Companies are said to be in business if they can maintain the supply of the preferred commodities and maintain the price levels of those commodities. When the supply of a certain commodity decreases, there is always an increase in price. Those companies that rely on such a commodity wholly are in a risk of collapsing if they are not in a position to substitute the commodity with another, which the customers would find satisfaction.
When supply decreases, prices increase
The supply of the Gulf Coast oysters has been on the decrease owing to the fact that the prolonged swath of toxic algae has delayed the harvesting season. As the oysters feed on the toxic algae, they also become toxic to the humans who may consume it since they may cause some stomach distress and nausea. This means that the restaurants would need to desist from selling them and rely on the limited supply of edible oysters to serve their customers.
As the supply decreases, there is always a tendency of the price to rise in order to balance the two – price and supply (Vienneau 616). If the price were to remain the same, the people would quickly buy off all the oysters and deplete all the supplies. This mechanism is meant to regulate the buying rate of the rare commodity so that it can still be in the market. With the increase in price, the restaurants would be able to maintain their profits levels even with the low supply of the oysters.
Short-run companies stay while long-run companies leave
In such a situation where the supply of a commodity is cut down, the effects that it would have on companies would be varied depending on the nature of the company. For example, the long-run companies that rely wholly on that commodity for its business would need to close down due to the lack of an alternative commodity to sell or having no other options in terms of supply.
However, the short-term companies may be able to maintain a steady supply by venturing into other areas to get the supplies. Another option would be to get an alternative good to supply and satisfy their customers. This way the company would be able to maintain the customer base and survive the term of shortage.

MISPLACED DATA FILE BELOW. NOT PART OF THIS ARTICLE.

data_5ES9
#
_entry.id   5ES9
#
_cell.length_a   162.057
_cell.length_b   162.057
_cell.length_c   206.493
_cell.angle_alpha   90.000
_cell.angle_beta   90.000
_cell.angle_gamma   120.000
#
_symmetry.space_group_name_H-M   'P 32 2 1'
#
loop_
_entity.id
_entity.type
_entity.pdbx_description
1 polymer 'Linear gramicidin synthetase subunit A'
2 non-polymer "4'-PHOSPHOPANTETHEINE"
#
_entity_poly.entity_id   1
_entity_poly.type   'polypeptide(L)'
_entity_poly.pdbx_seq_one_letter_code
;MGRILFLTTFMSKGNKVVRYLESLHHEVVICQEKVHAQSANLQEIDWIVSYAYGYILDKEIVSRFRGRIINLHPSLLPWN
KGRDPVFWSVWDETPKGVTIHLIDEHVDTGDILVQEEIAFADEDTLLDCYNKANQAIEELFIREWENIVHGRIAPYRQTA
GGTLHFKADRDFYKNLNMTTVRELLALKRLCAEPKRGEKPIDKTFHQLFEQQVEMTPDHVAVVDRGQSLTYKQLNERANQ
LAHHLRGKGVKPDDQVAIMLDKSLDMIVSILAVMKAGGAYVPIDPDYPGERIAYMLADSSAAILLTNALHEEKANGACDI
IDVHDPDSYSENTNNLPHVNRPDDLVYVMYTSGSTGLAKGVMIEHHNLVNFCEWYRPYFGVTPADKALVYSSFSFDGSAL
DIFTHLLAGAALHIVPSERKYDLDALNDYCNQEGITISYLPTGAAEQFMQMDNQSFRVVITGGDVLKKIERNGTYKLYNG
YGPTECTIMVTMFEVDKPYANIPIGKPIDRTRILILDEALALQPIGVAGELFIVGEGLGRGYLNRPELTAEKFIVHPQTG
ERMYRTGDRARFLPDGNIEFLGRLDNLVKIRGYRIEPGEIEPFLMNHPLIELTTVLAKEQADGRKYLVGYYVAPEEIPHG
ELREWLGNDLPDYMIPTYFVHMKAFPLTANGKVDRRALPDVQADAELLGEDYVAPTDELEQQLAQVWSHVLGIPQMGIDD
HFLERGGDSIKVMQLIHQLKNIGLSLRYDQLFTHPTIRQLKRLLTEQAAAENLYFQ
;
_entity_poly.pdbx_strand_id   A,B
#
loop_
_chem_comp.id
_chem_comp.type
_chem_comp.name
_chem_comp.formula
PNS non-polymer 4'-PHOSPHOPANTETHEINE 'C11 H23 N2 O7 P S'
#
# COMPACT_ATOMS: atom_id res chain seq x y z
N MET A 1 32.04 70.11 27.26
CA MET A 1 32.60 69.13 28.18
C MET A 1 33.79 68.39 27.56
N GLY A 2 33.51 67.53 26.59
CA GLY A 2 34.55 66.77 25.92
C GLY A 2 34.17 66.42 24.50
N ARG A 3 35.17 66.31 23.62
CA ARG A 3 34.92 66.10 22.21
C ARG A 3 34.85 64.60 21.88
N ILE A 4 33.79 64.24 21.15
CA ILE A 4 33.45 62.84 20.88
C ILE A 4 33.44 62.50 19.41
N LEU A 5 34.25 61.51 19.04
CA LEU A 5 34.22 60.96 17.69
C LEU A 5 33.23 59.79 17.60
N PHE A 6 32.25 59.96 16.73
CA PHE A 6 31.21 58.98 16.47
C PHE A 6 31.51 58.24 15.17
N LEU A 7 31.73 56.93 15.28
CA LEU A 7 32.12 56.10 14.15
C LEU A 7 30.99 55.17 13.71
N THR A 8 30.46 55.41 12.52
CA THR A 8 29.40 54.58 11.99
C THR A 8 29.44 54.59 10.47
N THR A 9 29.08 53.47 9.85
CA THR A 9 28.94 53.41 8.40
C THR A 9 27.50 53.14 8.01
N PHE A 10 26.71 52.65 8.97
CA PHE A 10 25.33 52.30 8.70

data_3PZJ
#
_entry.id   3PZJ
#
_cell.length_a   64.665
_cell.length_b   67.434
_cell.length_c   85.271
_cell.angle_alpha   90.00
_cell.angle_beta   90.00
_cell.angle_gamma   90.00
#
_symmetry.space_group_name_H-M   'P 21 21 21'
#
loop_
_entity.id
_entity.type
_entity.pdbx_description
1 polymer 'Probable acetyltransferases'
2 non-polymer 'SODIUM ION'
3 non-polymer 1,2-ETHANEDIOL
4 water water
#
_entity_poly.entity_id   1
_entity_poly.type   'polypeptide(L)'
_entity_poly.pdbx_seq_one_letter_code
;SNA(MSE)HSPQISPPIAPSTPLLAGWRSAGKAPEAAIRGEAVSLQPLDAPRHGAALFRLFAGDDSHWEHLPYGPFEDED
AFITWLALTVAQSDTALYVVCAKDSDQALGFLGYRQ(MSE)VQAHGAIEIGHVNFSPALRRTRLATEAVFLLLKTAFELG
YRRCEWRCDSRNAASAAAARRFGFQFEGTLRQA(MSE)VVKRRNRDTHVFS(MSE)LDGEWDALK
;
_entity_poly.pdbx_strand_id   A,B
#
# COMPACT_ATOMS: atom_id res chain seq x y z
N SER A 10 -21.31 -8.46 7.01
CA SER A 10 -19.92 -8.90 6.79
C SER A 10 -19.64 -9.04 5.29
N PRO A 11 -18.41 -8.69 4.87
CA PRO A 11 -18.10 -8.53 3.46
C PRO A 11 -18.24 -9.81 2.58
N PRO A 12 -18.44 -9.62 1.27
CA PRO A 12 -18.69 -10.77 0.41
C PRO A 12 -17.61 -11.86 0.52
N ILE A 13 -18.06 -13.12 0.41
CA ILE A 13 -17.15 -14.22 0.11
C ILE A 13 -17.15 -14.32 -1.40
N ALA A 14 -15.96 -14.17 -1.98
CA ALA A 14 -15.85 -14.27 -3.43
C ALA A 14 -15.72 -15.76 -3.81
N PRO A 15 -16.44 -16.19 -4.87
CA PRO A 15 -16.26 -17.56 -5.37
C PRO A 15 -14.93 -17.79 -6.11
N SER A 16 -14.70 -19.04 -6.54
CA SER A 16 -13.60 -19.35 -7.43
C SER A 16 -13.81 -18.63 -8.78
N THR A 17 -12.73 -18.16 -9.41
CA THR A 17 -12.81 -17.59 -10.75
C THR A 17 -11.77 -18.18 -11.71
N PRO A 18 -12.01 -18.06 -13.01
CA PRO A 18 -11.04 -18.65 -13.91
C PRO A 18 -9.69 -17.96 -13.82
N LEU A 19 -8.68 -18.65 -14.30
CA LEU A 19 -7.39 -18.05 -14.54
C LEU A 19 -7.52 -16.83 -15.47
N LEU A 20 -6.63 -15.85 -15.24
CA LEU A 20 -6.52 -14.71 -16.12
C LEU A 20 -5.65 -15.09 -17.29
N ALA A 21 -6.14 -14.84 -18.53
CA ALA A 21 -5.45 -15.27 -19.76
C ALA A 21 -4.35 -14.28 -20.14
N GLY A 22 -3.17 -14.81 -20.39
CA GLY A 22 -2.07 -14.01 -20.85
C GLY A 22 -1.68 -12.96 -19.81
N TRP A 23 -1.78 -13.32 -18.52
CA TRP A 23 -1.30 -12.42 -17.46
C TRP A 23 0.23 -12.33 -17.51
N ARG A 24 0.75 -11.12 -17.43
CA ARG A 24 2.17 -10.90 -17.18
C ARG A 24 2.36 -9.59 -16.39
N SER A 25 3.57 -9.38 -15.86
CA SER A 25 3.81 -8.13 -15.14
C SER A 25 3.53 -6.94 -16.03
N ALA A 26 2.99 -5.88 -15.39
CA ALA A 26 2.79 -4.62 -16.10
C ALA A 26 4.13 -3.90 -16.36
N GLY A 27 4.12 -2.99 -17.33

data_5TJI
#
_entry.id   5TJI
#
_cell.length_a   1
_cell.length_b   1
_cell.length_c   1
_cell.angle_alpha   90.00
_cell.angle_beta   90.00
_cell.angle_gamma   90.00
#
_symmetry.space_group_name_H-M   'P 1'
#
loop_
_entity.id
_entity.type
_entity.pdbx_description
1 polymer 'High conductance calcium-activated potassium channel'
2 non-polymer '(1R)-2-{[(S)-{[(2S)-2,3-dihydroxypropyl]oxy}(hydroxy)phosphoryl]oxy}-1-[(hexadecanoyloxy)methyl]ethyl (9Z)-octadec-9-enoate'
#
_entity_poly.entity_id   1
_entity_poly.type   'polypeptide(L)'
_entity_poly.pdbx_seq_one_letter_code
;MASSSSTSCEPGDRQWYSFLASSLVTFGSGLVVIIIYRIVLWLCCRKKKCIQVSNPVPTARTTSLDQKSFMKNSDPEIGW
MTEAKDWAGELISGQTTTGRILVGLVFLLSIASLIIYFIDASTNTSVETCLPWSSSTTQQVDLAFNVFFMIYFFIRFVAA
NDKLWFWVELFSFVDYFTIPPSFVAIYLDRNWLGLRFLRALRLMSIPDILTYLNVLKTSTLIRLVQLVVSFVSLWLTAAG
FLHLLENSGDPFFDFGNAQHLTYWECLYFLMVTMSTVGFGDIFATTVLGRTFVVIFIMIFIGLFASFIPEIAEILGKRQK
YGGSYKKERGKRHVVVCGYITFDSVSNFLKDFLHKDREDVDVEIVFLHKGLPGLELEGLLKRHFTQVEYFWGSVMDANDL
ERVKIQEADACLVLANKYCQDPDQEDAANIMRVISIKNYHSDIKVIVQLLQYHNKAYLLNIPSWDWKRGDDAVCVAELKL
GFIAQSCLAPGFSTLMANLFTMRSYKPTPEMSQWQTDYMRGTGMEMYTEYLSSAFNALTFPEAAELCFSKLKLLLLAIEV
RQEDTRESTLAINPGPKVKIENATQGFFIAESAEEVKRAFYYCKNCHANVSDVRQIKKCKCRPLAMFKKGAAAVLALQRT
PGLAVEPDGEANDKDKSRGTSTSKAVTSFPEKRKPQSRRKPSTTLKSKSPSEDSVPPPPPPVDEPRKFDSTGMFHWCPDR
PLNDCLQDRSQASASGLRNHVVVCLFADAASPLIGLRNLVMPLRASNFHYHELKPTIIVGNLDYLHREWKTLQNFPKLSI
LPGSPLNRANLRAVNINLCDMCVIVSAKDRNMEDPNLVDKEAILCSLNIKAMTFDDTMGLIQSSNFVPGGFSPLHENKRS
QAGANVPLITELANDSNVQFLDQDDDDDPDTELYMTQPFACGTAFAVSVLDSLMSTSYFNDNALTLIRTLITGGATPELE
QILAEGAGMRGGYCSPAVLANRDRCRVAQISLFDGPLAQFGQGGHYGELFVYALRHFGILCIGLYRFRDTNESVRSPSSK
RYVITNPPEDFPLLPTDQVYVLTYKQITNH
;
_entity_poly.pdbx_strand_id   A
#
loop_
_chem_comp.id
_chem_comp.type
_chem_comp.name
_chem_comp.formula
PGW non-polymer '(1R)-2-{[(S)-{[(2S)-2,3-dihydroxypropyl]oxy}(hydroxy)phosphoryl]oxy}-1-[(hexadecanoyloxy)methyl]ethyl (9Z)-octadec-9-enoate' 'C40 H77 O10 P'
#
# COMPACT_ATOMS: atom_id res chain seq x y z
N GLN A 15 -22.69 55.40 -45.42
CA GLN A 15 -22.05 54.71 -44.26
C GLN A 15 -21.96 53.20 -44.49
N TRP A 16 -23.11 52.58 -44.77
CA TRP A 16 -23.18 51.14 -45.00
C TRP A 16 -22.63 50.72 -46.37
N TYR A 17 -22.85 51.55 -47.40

Looking for substitute goods
During a time of shortage of such an important commodity in the market, other companies may be forced to introduce a new commodity into the market in order to remain in business. This new commodities may not be as appealing to the customers as the previous commodity but the customers may accept it due to the relative satisfaction obtained from it. The commodity might be made more appealing by reducing the buying price. This would make it affordable to the customers and may serve as a substitute for the time being.
In the case of the companies reported in the newspaper, they could try to substitute oysters for some other commodities such as the shrimp, crabs and fish. These commodities were unaffected by the toxic algae since the toxins were not accumulated in the edible portions of the animals. This way, the customers would be able to enjoy the diet and the company would maintain its profits levels.
Business is all about making profits and this requires the company to maintain its customer base. The company can only do this by maintaining its quality of products or to maintain the supply of the commodity that is most preferred by the customers. When this does not happen, there is likelihood to lose the customers and therefore, the company needs to look for alternative goods to maintain the customers’ satisfaction levels.
Vienneau, Robert. “On labour demand and Equilibria of the firm.” Manchester School 73.5 (2005): 612-619. Print.